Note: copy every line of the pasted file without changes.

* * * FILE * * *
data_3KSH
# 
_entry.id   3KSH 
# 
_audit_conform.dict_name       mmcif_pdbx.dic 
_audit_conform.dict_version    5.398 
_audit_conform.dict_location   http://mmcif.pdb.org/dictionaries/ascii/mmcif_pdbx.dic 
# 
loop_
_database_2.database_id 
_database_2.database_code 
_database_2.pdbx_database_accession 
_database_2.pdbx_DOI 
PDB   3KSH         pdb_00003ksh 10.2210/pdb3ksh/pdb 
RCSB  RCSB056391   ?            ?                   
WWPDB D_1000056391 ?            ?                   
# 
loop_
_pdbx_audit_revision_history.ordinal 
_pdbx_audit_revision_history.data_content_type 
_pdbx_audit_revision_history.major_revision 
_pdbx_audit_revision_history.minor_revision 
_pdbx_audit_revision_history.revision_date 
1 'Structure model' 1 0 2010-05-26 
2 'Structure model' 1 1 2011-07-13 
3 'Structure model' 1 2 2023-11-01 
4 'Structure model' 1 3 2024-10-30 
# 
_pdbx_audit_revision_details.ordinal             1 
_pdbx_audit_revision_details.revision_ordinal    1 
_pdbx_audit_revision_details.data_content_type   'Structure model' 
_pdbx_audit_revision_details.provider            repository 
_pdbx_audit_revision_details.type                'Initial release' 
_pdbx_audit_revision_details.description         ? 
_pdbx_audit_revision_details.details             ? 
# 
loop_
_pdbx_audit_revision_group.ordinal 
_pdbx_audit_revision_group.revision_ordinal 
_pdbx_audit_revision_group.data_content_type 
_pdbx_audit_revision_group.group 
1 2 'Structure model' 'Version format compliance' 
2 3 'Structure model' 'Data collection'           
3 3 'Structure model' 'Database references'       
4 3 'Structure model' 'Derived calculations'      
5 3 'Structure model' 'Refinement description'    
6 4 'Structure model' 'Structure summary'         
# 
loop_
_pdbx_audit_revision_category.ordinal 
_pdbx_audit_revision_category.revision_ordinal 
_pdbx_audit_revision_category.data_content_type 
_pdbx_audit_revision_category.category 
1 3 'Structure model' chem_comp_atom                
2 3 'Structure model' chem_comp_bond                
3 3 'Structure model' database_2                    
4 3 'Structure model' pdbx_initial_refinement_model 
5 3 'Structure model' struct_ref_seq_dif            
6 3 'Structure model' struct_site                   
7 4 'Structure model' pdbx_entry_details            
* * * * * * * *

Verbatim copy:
data_3KSH
# 
_entry.id   3KSH 
# 
_audit_conform.dict_name       mmcif_pdbx.dic 
_audit_conform.dict_version    5.398 
_audit_conform.dict_location   http://mmcif.pdb.org/dictionaries/ascii/mmcif_pdbx.dic 
# 
loop_
_database_2.database_id 
_database_2.database_code 
_database_2.pdbx_database_accession 
_database_2.pdbx_DOI 
PDB   3KSH         pdb_00003ksh 10.2210/pdb3ksh/pdb 
RCSB  RCSB056391   ?            ?                   
WWPDB D_1000056391 ?            ?                   
# 
loop_
_pdbx_audit_revision_history.ordinal 
_pdbx_audit_revision_history.data_content_type 
_pdbx_audit_revision_history.major_revision 
_pdbx_audit_revision_history.minor_revision 
_pdbx_audit_revision_history.revision_date 
1 'Structure model' 1 0 2010-05-26 
2 'Structure model' 1 1 2011-07-13 
3 'Structure model' 1 2 2023-11-01 
4 'Structure model' 1 3 2024-10-30 
# 
_pdbx_audit_revision_details.ordinal             1 
_pdbx_audit_revision_details.revision_ordinal    1 
_pdbx_audit_revision_details.data_content_type   'Structure model' 
_pdbx_audit_revision_details.provider            repository 
_pdbx_audit_revision_details.type                'Initial release' 
_pdbx_audit_revision_details.description         ? 
_pdbx_audit_revision_details.details             ? 
# 
loop_
_pdbx_audit_revision_group.ordinal 
_pdbx_audit_revision_group.revision_ordinal 
_pdbx_audit_revision_group.data_content_type 
_pdbx_audit_revision_group.group 
1 2 'Structure model' 'Version format compliance' 
2 3 'Structure model' 'Data collection'           
3 3 'Structure model' 'Database references'       
4 3 'Structure model' 'Derived calculations'      
5 3 'Structure model' 'Refinement description'    
6 4 'Structure model' 'Structure summary'         
# 
loop_
_pdbx_audit_revision_category.ordinal 
_pdbx_audit_revision_category.revision_ordinal 
_pdbx_audit_revision_category.data_content_type 
_pdbx_audit_revision_category.category 
1 3 'Structure model' chem_comp_atom                
2 3 'Structure model' chem_comp_bond                
3 3 'Structure model' database_2                    
4 3 'Structure model' pdbx_initial_refinement_model 
5 3 'Structure model' struct_ref_seq_dif            
6 3 'Structure model' struct_site                   
7 4 'Structure model' pdbx_entry_details            